One of the most important protocols on the Internet is marking 40 years since its debut in April 1971, when it was referred to simply as RFC 114.
Yes, FTP has managed to withstand the onslaught of newer, competing technologies such as P2P. Of course, FTP today is not exactly the same as it was when MIT student, Abhey Bushan, wrote the original FTP specs.
Rather, the protocol has undergone a number of changes in tandem with industry demands, including the shift away from a command line interface.
For example, current web browsers support basic FTP and can be used to easily retrieve files via an FTP server.
FTP has also maintained its relevance by forming a vital link in many cloud-based computing services and applications.
Compared to P2P, FTP variants are easier to secure, something that makes the protocol quite useful for online banking platform and other technologies which require the transmission of sensitive traffic.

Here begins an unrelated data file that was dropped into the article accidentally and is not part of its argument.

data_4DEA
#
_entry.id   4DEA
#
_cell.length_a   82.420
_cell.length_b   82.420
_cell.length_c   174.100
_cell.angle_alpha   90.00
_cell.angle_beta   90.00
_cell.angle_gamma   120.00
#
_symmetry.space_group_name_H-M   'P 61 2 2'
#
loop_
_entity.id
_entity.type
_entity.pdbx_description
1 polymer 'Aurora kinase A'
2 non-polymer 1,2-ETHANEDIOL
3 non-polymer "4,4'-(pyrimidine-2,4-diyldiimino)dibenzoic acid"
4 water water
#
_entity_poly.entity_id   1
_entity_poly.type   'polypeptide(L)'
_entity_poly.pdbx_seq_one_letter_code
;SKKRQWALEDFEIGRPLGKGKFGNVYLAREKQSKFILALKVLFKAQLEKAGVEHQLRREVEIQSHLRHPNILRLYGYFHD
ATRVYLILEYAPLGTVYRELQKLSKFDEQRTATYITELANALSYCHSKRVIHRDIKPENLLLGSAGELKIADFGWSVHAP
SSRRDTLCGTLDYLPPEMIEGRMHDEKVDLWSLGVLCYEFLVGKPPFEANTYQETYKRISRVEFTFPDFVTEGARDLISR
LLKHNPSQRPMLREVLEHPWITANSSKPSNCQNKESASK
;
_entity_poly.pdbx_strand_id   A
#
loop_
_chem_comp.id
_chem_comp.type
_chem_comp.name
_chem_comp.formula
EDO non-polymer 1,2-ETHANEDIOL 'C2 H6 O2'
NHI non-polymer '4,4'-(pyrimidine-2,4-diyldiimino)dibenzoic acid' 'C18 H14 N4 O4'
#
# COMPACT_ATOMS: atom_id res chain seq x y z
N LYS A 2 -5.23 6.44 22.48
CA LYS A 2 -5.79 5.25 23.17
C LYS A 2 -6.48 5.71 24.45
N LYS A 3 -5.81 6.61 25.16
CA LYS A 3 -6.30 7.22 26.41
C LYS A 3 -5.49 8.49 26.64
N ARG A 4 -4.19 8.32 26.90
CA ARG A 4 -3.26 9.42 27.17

Of course, there are security concerns over data sent via FTP - especially the transmission of clear text log in credentials and provision for anonymous log ins (though this function can be disabled on the server).
As such the standard has evolved, and now boasts secure FTP (FTP over SSH), explicit FTPS and implicit FTPS. Nevertheless, basic FTP still continues to be used for the routine transfer of files.